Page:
with Neill Donaldson, Ai Hasegawa and Georg Tremmel
'Remote' connects together two spaces, one in Boston the other in Second Life, and treats them as a single contiguous environment, bound together by the internet so that things that occur in one space affect things that happen in the other and vice versa - remotely controlling each other.
From Feb 7 to April 15, 2008 you can also see:
- The Remote chair in Boston, Huret & Spector Gallery, Emerson College
- The Remote chair in Second Life, Ars Virtua
- PDF menu of interactions between the two spaces
- Real time data from the two spaces @ turbulence.org
Communication between the two halves of this extended environment is a complex choreography coupling the environmental phenomena of humidity, temperature, light, speech, mist, wind, sound and proximity across the two. The object in Boston appears to be a seat; but, experientially, the Second Life space appears to be inside the seat. A similar alteration of scale occurs in the other direction. Visitors to the Boston space and the Second Life space must negotiate to achieve goals: e.g. by sitting down, breathing, touching, knocking, colliding.
Imagine that hidden underneath the chair in Boston is a chair in Second Life (SL). But under the big chair in SL is a smaller chair (which looks a lot like the Boston chair). So under the SL small chair is the Boston chair, etc. etc. etc...
Boston's effect on Second Life:
- as humidity around the chair in Boston rises, the amount of mist around the SL chair increases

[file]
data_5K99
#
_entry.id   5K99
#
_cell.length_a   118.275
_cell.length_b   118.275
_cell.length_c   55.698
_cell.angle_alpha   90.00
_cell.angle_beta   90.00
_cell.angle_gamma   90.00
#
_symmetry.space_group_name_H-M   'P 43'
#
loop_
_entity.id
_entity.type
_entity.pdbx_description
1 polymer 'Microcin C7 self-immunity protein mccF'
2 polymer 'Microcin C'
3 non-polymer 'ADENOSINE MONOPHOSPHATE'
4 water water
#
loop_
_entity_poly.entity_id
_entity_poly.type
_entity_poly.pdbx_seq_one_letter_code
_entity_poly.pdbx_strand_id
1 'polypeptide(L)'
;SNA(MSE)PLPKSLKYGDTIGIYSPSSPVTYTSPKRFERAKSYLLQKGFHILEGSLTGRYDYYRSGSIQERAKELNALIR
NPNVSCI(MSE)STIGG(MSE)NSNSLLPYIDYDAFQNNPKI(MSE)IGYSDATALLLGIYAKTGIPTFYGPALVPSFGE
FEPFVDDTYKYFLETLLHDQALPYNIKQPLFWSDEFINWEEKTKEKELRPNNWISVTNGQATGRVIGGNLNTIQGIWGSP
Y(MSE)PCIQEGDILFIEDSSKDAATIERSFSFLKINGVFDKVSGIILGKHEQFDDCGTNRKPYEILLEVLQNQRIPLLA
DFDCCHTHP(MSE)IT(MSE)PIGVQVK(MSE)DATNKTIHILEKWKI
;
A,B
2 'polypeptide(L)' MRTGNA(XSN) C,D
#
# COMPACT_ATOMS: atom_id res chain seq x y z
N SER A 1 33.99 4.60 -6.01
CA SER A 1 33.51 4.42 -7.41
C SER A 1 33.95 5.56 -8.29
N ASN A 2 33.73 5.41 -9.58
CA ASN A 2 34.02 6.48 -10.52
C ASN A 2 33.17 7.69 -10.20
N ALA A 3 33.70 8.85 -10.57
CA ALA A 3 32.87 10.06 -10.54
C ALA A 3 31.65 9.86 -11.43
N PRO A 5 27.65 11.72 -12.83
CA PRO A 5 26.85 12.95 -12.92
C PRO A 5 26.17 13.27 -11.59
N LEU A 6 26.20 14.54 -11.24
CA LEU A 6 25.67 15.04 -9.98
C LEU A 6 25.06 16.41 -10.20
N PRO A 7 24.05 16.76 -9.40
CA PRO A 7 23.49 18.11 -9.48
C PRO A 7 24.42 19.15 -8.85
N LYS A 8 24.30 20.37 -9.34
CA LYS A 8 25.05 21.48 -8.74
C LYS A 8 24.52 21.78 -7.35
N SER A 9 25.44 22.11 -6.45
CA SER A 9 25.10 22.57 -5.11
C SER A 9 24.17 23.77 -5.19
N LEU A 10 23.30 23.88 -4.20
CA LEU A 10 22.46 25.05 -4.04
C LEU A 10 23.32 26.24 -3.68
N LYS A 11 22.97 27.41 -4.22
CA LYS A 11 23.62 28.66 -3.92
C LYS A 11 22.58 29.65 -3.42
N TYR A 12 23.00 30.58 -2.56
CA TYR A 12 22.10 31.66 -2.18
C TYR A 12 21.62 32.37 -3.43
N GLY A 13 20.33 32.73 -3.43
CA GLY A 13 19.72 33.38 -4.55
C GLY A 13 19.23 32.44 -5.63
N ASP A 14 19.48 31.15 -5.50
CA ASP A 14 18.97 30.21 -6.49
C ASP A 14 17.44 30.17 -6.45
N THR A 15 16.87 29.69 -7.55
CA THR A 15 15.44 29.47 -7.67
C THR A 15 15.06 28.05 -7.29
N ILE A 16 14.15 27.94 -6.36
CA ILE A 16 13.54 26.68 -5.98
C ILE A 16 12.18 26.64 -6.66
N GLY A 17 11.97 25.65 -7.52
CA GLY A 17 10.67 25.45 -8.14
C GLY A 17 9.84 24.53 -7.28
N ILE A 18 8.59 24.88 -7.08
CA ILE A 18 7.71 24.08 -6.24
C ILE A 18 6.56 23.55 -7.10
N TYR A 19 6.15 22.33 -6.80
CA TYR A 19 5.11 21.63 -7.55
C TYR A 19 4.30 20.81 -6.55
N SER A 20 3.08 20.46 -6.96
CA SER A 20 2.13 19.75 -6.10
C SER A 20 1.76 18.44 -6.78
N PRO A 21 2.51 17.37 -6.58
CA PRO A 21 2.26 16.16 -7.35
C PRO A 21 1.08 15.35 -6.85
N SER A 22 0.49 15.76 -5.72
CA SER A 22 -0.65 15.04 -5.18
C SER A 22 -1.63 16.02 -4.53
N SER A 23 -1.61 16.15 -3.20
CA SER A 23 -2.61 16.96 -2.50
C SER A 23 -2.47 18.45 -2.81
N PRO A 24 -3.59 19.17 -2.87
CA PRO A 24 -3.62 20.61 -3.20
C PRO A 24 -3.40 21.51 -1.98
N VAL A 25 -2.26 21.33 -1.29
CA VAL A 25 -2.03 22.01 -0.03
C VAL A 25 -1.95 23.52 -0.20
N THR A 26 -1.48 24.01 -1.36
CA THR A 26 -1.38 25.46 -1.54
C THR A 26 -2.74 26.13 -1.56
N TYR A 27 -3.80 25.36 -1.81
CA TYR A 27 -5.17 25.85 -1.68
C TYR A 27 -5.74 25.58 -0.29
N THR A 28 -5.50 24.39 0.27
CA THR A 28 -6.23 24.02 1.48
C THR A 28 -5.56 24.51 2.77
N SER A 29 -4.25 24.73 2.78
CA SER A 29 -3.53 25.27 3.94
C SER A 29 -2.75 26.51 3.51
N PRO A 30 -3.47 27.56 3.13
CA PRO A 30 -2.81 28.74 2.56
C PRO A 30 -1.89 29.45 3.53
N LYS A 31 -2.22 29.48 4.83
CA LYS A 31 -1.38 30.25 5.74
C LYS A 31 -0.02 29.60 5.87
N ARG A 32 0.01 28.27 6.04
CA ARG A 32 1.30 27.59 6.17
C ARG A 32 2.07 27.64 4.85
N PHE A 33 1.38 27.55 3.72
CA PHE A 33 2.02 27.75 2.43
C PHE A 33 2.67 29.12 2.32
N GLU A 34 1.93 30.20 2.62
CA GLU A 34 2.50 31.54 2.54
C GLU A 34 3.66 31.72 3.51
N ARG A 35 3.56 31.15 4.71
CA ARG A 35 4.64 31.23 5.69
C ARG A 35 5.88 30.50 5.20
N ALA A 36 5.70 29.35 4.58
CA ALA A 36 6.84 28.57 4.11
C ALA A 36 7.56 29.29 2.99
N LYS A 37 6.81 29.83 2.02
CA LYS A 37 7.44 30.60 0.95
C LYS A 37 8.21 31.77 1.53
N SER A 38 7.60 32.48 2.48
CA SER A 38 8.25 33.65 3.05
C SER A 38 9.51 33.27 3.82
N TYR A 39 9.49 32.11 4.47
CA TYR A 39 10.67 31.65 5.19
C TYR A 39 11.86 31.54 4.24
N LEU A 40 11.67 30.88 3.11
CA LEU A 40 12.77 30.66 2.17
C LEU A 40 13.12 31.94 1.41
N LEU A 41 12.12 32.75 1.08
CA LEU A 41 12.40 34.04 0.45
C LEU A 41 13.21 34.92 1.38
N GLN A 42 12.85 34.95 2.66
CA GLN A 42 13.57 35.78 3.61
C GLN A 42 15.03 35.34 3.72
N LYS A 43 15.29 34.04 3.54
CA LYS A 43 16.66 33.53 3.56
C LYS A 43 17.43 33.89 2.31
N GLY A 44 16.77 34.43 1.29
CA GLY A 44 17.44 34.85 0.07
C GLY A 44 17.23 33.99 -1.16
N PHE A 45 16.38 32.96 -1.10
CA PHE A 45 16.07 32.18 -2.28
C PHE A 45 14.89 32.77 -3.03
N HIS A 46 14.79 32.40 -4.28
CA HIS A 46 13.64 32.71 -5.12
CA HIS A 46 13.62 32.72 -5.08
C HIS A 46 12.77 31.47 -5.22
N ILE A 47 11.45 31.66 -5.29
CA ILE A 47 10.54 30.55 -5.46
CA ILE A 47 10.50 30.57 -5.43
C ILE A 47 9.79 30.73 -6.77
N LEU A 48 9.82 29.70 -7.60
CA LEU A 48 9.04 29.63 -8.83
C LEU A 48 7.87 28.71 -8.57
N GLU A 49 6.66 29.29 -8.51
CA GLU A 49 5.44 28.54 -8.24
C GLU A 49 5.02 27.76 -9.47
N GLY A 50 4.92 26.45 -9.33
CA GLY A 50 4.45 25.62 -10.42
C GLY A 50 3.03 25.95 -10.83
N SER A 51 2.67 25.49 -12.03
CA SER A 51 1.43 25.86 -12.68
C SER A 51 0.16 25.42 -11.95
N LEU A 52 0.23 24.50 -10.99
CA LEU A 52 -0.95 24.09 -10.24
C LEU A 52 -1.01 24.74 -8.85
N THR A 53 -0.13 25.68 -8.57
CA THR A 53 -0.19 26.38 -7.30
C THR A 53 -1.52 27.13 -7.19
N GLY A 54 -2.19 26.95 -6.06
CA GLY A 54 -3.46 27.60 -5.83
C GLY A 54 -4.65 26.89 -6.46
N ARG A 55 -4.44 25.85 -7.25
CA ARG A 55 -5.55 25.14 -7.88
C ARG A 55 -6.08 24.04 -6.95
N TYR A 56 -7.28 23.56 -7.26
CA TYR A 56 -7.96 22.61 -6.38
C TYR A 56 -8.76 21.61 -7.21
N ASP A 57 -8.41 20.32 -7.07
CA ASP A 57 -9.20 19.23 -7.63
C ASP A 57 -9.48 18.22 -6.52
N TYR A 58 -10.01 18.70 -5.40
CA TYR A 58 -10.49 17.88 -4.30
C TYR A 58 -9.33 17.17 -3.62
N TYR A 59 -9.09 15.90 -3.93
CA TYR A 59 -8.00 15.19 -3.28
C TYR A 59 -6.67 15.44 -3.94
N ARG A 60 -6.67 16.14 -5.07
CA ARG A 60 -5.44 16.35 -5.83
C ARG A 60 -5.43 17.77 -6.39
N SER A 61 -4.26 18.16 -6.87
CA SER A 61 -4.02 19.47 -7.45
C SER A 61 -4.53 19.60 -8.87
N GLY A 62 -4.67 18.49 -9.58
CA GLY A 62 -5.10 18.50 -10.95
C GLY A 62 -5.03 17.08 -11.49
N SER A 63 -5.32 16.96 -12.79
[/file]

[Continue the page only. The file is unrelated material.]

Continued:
- as the light level falling on the Boston chair decreases (for example when you sit on it), the fog in SL gets darker
- as the temperature rises in Boston, the lamp in SL changes from blue to red
- as the light level on each side of the Boston chair changes (e.g. if you sit on it and wiggle from side to side), the SL chair starts to wiggle from side to side too
- the more times you sit on the Boston chair, the taller the SL chair becomes
- as time progresses in Boston, the SL big chair slowly rotates
Second Life's effect on Boston:
- as the number of avatars near the chair in SL increase, the Boston lamp will get brighter and brighter
- when someone sits on the SL small chair, the mist machine in Boston switches on
- if someone starts chatting near the SL chair, the lower blue fan in Boston starts blowing and pushes out the mist (if it's switched on... which means only if someone is sitting on the SL small chair!)
- every time an avatar collides with underside of the SL big chair, the Boston chair starts knocking underneath
- every time an avatar touches the SL big chair, it changes the colour of the Boston lamp
- as the wind in Second Life increases speed, the upper blue fan in Boston blows more strongly....
The environmental data of both spaces is publicly available in realtime via the EnvironmentXML repository enabling others to build devices and spaces that connect directly to both the Boston and Second Life spaces.
The intention is to explore an architecture that is resolutely "human" (in the sense of being inhabited, configured and determined by its occupants) yet context-free (because it does not privilege geographical location).
Remote is a 2007 commission of New Radio and Performing Arts, Inc., (aka Ether-Ore) for its Mixed Realities exhibition. It was made possible with funding from the Andy Warhol Foundation for the Visual Arts.